14:6-9 MSG).

Lord, thank You for being on our side. No task is too hard for us to handle if we depend on You and continue to believe. May that be so for me today. Amen.
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Taking Care of Us

Unfortunately, I can really relate to the people of Israel once they arrived for their wanderings in the wilderness. They immediately started whining and complaining. And they directed it to their leader, Moses.

As you know, Moses went to the Lord and at one point said, “God, I can’t take this any longer. Just kill me. Even death is better than dealing with this.”

Here is how God answered Moses:
“GOD answered Moses, ‘So, do you think I can’t take care of you? You’ll see soon enough whether what I say happens for you or not’” (Numbers 11:23 MSG).

The Lord had other plans for his servant and to appease the whining. He sent quail into the camp, a lot of quail.

Back to Moses, the Lord did take care of him as He had promised. This is a very appropriate word for me to read this morning. God is asking a question. All of us must answered it at

I’m over a week out before I go into the hospital to begin the transplant process, and I am experiencing more anxiety. Please pray for me.

Lord, I know You are able to take care of Your people in the wilderness (if only they had really believed that) and You continue to be able to take care of me as well. I give You today and make the decision to trust You. Amen.
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More Waiting

As these days go by, it seems more and more difficult to wait for the Bone Marrow Transplant. I observe people going about their healthy ways and the question begin to descend on me like a flock of geese, “Why, Lord? What is going on?”

Now, I have quoted Al before who rightly contends that those kinds of questions (especially the first one) lead to speculation that is not healthy or good for anyone.

As I have already indicated, I’m trying to use these days for preparation for my time in the hospital and when I get out, if the Lord wills.

Since we now know that I am coming home when they release me, we are starting to work on the room in our house where I will be “living” for a couple of months. We are trying not to neglect the more immediate concern—getting ready for the hospital stay as well.

I don’t think I mentioned this before, but when I get there a week from Friday, the first order of business will be surgery. They will install what amounts to a transplant port in my chest on the right side, and then, if all goes well with that installation, I will get my first chemo treatment the very first day. It will be challenging.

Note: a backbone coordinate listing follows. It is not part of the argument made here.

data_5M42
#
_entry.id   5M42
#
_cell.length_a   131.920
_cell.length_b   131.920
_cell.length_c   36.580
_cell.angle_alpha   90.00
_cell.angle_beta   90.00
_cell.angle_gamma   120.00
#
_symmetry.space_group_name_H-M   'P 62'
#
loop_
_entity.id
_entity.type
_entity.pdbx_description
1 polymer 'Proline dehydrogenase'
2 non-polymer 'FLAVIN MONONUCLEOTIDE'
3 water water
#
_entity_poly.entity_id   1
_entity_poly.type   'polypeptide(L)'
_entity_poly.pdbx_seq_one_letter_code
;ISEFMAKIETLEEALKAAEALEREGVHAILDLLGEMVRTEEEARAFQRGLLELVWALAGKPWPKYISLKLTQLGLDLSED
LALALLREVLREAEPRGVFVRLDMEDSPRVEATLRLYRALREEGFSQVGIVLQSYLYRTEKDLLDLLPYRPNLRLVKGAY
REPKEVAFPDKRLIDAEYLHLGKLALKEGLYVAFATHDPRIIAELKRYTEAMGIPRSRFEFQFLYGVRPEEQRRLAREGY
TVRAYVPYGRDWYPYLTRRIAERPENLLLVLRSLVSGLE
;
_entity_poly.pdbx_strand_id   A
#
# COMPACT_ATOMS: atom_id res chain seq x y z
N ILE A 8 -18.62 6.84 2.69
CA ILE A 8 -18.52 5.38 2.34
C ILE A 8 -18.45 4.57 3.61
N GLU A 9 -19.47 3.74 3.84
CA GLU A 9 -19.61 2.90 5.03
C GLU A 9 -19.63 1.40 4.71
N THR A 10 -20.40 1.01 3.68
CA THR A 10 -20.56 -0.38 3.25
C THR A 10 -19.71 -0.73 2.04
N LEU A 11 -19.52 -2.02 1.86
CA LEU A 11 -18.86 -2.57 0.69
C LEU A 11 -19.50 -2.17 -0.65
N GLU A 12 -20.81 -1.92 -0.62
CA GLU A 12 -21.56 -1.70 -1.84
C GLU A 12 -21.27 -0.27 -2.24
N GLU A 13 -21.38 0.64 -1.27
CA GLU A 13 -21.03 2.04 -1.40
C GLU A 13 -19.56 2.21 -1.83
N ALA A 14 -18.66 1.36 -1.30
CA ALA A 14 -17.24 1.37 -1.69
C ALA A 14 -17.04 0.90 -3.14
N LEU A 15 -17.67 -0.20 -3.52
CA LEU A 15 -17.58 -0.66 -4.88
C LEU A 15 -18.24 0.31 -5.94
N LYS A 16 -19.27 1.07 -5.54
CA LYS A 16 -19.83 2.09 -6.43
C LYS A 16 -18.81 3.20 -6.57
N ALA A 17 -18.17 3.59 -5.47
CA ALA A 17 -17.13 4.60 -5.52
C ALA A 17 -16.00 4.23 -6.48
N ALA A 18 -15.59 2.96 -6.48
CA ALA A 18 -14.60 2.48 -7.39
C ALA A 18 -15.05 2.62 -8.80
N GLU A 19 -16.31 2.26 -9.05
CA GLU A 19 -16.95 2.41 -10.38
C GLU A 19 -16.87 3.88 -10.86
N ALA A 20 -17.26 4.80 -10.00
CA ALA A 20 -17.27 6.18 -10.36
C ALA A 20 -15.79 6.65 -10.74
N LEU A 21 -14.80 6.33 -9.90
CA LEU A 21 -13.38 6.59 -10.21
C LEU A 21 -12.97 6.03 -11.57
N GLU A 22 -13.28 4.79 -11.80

I love the reminder of our true relationship with the Lord and each other that Paul affirms at the end of chapter three of 1 Corinthians 3: “I don’t want to hear any of you bragging about yourself or anyone else. Everything is already yours as a gift—Paul, Apollos, Peter, the world, life, death, the present, the future—all of it is yours, and you are privileged to be in union with Christ, who is in union with God” (1 Corinthians
3:21-23 MSG).

This passage is a good corrective this morning. Instead of speculating as to what is going to happen in the future and asking “why,” this is a good time to affirm my relationship with the Lord and my relationship to others—each has his or her own role in the body—nothing more, nothing less.

Lord, thank You again for these days. Thank You for the privilege of having a relationship with You and Your church. May I continue to follow You. May I continue to bask in my union with You. I love You, Lord. Again I affirm it. Amen.
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Like Clockwork

When I finally got over being overwhelmed by the number of tests yesterday, I got impressed very quickly. Things moved very quickly and efficiently yesterday through all the tests at the hospital. They moved so well that Marilyn and I ended up being done an hour early and out of there—DONE. So glad.

Now, what is in store? Well, basically, I have six days off. This gives the folks at CBCI time to process all the results of these tests and make the final recommendation as to whether or not I am ready from a medical, physical, and psychological standpoint for this transplant.

Apparently, the donor has/is going through the same battery of tests. As Nicole put it the other day, “We want to make sure that we are not transplanting disease into you. So we will check out the donor very thoroughly as well.” Good point and I appreciate it a lot.

In fact, when I get over being overwhelmed through this whole process, I do appreciate how thorough CBCI is in this transplant.

Back to the process—when all the results of all the tests are compiled, in their weekly meeting, all nine doctors including mine—Dr. Alie—will examine the data and collaboratively make a recommendation about my ability in their perspective for me to move forward. This is another great thing about CBCI—all nine doctors are involved in every case.